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The plan is for all Americans to get COVID

September 10, 2021

The Biden administration’s plan for fighting COVID-19 is for all Americans to get vaccinated. But that won’t stop the spread of the disease.  Being vaccinated just means you’re less likely to die or need hospital care if you get it.

But there is nothing in place to stamp out the disease and very little to stop the spread of the disease.  This means that all of us Americans are bound to get it, sooner or later.

I’m in favor of vaccination.  I’ve received two shots myself.  I would like as many people as possible to get vaccinated.   Mandatory vaccinations are nothing new.  Schools and other institutions have every right to require masking and vaccinations.

The thing of it is—the vaccines now available are not sterilizing vaccines, at least not as far we know.  They do not kill the virus, just rally the body’s defenses to resist it.  Other things being equal, a vaccinated person is just as potentially infectious as an unvaccinated person.

The way to stop the spread of the virus would be to require everyone entering an indoor public space to be tested, whether vaccinated or not.  As in China, there would be a temperature check, and everybody running a temperature would get a test.

Those infected would be isolated and treated until the infection goes away.  Do this long enough and the virus dies out.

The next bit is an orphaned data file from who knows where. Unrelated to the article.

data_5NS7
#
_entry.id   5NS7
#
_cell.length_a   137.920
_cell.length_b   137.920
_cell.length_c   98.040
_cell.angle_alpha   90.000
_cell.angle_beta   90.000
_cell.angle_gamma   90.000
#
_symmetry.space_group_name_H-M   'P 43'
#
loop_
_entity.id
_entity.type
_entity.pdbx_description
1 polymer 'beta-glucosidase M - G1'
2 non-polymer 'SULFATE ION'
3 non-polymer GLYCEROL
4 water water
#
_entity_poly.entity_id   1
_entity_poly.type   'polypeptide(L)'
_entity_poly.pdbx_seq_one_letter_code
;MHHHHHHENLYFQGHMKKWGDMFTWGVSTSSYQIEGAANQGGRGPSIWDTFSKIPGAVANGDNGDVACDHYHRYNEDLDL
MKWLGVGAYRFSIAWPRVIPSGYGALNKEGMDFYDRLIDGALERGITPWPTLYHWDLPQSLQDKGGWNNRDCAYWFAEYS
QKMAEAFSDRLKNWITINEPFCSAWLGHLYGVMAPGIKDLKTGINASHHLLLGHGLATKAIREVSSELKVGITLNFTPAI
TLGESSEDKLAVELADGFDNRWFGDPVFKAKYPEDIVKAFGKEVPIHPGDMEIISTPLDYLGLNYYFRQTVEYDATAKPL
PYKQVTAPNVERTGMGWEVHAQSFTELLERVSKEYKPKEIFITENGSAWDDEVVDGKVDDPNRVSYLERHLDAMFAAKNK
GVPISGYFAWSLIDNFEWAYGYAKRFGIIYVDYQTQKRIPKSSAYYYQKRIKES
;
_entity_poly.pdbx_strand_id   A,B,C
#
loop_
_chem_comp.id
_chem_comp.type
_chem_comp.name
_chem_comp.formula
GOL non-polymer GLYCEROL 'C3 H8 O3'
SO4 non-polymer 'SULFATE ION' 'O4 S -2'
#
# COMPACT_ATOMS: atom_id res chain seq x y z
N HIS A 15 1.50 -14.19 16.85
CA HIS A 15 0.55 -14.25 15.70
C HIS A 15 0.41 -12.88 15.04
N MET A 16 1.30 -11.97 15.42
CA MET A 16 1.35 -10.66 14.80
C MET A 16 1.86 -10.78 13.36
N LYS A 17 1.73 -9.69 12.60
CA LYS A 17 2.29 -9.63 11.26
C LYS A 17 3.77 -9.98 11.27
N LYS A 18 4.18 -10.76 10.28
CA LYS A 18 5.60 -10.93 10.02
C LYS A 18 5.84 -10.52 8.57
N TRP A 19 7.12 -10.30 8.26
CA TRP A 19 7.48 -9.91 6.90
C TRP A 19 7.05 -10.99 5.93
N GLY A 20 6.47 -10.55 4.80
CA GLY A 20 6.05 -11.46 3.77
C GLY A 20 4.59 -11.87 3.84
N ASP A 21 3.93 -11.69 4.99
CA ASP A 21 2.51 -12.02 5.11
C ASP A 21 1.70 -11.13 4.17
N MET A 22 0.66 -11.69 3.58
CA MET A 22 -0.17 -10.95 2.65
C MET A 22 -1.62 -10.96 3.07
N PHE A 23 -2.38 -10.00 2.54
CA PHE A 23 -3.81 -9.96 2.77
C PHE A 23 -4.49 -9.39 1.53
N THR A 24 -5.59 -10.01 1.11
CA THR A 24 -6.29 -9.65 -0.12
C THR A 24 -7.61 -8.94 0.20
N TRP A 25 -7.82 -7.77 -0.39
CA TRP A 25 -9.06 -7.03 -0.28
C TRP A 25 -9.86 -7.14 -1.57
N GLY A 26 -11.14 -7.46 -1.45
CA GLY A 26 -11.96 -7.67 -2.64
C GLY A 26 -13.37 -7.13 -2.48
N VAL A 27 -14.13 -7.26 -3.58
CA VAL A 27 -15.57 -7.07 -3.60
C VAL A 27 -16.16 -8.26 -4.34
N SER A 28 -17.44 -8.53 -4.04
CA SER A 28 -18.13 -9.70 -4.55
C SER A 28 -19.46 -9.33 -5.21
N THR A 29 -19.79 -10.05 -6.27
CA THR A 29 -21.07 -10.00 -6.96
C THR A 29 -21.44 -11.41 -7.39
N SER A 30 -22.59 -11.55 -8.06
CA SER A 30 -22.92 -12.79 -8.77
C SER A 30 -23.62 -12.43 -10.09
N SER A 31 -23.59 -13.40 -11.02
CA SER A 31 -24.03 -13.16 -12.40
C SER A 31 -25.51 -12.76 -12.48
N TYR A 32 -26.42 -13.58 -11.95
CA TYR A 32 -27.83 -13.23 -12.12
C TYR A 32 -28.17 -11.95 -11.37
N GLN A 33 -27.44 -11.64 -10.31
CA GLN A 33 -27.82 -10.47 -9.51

Why isn’t this being done?  Probably because the U.S. pubic health system and medical care system don’t have the capacity to carry it out.

Of course, there are other ways to slow the spread.  Indoor ventilation would be a big help.  Indoor masking also would be a big help. 

But the disease won’t be stopped until there are treatments that kill the virus, as penicillin kills bacterial infections.  There is no national effort to develop one.

The Biden administration is content to push vaccination alone, vaccination and nothing else, and it blames people who don’t get vaccinated for the spread of the disease

The unvaccinated are conflated with deplorables who believe in crazy conspiracy theories, and both groups are conflated with Trump voters.  They will be the scapegoats for the comeback of COVID-19 this winter.

I’ve even heard people say that the unvaccinated do not deserve to be treated for the coronavius. 

Would such people say that cigarette smokers do not deserve medical care lung cancer? that sexually active gay men do not deserve medical care for AIDS? that people who’ve attempted suicide, and failed, deserve no medical care at all?

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Pushback against the war on ivermectin

September 8, 2021

The American Medical Association has joined the campaign to discourage people from using invermectin as a treatment for COVID-19.  But not all physicians are willing to accept the AMA’s judgment.